At the heart of the matter is a very nice version of the Colt Rail Gun. Many of the features found in this new .45 Auto are things developed by tactical shooters and police SWAT team members.
A sample pistol was provided by the maker for this evaluation. It was one of the commercial versions, which are assembled in Colt’s Custom Shop. These guns are the same as the actual pistols shipped to the Marine Corps, with the exception of the serial number and U.S. property markings. Two things are immediately noticeable the minute you handle the gun. One is weight, which seems to be heavier that the ordinary commercial or service M1911A1. The other is color, which is a light desert tan. Intended for rough service in “every clime and place,” the M45 has a ceramic-based finish known as Cerakote. The dull finish seems unusual in the civilian context, but it is durable and will not reflect light. In a similar vein, the G10 stock panels are cut from a multi-layer laminate of tan, brown and green. Shaped in the familiar rounded cross section and machine checkered, the virtually indestructible stocks are much like one of today’s digital camouflage patterns. The left one even has a useful channel that increases access to the magazine’s release.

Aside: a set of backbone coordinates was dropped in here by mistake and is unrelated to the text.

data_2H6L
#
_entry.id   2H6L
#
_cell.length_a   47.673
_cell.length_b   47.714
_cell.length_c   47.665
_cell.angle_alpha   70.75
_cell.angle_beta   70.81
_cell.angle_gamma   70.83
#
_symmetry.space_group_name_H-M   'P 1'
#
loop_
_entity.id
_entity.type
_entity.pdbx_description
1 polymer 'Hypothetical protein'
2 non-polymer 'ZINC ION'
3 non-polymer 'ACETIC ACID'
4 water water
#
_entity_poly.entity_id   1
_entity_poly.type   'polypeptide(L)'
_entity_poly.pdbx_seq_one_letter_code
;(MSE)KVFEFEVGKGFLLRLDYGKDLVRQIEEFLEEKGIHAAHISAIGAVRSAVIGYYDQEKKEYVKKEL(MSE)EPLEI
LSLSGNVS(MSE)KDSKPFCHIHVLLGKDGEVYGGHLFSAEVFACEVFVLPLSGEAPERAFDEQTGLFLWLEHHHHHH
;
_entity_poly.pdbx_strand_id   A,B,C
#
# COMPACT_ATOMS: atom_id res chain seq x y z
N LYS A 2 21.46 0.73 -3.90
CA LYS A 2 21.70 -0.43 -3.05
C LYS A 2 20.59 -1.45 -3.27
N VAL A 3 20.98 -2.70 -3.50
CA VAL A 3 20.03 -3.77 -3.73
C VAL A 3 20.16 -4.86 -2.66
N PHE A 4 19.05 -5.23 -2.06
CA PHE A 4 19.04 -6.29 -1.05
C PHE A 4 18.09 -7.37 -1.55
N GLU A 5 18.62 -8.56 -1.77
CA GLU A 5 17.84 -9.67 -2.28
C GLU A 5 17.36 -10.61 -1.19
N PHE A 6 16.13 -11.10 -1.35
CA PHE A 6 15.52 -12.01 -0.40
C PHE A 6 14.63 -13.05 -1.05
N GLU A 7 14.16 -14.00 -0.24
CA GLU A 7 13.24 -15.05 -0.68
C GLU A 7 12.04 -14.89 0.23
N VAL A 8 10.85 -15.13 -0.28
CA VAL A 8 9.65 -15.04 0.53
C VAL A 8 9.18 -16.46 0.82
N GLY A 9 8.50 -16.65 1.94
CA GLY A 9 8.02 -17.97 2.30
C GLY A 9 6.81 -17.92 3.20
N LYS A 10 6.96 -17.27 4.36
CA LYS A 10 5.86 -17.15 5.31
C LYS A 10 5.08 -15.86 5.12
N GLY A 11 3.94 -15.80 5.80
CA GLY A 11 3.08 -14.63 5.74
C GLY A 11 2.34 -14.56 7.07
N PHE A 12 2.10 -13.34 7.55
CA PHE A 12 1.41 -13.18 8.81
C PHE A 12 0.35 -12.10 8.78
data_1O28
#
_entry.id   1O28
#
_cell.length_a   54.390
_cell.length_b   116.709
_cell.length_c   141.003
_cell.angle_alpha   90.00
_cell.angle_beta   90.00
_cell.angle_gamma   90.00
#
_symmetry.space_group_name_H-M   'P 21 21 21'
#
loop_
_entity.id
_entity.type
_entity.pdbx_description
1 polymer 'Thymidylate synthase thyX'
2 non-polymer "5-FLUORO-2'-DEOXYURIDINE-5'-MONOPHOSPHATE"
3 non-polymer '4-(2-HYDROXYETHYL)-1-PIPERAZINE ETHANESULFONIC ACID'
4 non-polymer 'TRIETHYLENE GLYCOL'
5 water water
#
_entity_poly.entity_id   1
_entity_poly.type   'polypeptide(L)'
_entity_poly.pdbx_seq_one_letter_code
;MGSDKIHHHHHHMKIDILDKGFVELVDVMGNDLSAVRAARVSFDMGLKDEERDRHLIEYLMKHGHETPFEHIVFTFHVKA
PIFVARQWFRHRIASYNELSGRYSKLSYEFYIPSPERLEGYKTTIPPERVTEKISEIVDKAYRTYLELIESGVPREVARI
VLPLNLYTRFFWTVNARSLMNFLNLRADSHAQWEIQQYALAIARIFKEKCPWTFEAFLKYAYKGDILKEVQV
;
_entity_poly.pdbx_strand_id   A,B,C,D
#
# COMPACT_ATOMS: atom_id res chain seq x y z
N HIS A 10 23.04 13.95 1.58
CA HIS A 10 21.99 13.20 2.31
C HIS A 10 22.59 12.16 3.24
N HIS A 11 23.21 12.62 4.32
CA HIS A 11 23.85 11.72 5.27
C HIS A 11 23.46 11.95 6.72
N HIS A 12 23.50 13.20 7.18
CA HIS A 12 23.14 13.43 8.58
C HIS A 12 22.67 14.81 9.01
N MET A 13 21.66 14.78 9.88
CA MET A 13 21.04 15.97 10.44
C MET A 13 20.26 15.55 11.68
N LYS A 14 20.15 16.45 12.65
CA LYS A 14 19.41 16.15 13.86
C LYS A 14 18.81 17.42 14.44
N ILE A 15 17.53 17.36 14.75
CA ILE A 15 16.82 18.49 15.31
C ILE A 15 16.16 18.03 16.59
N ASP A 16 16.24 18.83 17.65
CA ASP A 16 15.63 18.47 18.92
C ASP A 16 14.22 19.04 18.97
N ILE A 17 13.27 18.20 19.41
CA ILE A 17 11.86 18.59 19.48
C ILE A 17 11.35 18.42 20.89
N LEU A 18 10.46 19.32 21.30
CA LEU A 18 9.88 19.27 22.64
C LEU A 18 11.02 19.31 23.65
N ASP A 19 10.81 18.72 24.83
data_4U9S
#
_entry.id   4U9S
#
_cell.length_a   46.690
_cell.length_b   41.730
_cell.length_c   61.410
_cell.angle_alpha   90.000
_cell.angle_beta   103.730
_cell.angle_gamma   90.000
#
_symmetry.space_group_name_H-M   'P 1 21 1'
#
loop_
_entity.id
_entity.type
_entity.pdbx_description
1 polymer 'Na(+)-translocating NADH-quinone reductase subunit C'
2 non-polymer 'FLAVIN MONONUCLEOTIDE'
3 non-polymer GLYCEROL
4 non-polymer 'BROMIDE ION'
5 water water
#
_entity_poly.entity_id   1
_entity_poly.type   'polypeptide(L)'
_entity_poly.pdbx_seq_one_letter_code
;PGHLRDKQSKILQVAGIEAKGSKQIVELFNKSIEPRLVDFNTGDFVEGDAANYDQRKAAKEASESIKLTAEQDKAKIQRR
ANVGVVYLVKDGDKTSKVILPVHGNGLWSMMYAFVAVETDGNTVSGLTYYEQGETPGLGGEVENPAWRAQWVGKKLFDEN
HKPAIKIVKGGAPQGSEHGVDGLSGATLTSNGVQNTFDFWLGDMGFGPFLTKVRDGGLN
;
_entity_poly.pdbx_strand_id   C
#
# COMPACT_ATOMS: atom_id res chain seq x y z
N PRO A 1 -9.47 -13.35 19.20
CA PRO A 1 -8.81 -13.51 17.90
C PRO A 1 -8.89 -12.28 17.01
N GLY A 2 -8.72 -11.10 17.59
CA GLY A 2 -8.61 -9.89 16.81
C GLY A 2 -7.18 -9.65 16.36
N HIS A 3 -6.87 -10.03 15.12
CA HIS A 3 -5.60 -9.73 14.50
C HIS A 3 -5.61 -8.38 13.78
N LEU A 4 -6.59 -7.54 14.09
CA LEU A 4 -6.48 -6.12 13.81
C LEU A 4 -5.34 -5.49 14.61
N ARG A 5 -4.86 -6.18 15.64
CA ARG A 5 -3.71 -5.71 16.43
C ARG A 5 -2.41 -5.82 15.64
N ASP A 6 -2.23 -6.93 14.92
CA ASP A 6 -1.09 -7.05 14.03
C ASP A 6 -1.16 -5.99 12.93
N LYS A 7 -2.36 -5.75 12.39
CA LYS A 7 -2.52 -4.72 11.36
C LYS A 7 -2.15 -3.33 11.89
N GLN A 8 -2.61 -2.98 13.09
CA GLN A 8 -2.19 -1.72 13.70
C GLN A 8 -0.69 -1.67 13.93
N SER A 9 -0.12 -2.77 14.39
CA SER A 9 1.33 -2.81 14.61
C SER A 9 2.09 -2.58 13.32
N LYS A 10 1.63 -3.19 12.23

The M45 is a solid, durable rough-service pistol, with stocks and finish that befit its serious purpose. Current tactical operations at close quarters have placed the pistol in a unique role, particularly where low-light operations are concerned. Modern service semi-automatics often mount compact and powerful lights with which to identify targets. This practice is now so common that almost all service pistols have rails built into their dust covers, and this is how the M45 is made. Colt’s own rail gun receiver was the basis for the M45. The Marines get a pistol with a heavily strengthened receiver forward of the trigger guard and into which a section of Picatinny rail is machined. Right in front of the slide lock, the receiver is so thick that it protects the slide lock edge from dragging on equipment. I have mentioned that my first impression of the new Marine gun was that it was heavy. Most of that extra weight comes from the rail. As a matter of fact, the scale on the desk of the guy that wrote the specs was off. His said the gun weighed 40 ounces, but my scale indicated 42.5 ounces, and that’s 3.5 ounces more than the World War II M1911A1. Yes, it is a heavy gun.